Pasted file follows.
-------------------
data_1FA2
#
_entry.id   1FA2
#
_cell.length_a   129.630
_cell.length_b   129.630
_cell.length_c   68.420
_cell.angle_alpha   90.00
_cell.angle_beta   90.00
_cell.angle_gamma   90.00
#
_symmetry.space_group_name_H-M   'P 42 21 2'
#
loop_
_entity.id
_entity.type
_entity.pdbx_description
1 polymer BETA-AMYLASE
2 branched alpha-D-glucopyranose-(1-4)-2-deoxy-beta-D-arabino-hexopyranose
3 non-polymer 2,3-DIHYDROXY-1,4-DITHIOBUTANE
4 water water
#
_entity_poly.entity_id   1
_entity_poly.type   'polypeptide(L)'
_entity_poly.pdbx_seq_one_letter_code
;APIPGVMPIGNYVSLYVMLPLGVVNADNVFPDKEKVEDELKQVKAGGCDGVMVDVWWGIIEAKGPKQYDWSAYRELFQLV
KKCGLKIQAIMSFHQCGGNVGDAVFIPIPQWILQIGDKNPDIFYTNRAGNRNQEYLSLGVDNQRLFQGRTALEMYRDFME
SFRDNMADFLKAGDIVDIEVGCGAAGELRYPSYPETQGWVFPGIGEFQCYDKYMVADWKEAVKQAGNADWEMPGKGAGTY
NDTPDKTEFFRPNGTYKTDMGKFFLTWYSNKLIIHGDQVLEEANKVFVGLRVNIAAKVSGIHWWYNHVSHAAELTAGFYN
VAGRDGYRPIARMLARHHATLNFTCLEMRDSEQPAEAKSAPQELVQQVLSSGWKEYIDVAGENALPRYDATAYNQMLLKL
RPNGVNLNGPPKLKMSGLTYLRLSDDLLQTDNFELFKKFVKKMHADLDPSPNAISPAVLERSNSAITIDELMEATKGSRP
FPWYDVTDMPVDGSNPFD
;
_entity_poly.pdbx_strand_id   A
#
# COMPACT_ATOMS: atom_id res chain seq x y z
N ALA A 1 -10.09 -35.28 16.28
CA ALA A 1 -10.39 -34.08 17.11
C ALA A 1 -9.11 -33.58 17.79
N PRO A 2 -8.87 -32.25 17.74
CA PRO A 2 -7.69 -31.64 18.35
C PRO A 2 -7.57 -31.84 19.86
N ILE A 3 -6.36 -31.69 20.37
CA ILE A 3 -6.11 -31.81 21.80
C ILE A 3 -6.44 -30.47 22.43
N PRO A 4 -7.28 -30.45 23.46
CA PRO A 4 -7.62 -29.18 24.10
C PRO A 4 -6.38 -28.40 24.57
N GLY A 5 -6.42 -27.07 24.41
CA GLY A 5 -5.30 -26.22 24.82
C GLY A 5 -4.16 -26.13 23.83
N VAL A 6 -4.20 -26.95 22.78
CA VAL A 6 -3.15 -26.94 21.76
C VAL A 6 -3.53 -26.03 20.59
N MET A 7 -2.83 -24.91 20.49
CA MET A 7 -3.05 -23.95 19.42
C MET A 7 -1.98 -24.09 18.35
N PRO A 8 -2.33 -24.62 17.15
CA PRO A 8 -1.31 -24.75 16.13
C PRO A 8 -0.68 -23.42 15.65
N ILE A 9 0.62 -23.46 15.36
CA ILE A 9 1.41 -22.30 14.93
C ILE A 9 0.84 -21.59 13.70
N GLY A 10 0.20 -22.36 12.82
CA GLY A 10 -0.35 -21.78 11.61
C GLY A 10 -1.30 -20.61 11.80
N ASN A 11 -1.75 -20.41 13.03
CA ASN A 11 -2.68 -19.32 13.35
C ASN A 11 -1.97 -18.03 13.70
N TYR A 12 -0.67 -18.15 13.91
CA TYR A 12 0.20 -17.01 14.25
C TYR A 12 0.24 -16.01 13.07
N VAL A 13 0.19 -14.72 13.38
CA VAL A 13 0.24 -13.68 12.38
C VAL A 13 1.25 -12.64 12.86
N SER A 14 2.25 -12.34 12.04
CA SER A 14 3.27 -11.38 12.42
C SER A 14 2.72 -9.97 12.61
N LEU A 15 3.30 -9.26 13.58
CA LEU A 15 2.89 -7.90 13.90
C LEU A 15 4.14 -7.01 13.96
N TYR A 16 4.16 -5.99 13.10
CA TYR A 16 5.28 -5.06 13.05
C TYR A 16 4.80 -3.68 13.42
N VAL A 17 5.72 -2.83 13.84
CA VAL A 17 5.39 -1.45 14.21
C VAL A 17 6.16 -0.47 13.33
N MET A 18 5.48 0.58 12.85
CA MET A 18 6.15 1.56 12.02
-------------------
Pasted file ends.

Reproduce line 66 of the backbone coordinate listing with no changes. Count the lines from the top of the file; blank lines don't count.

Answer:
C GLY A 10 -1.30 -20.61 11.80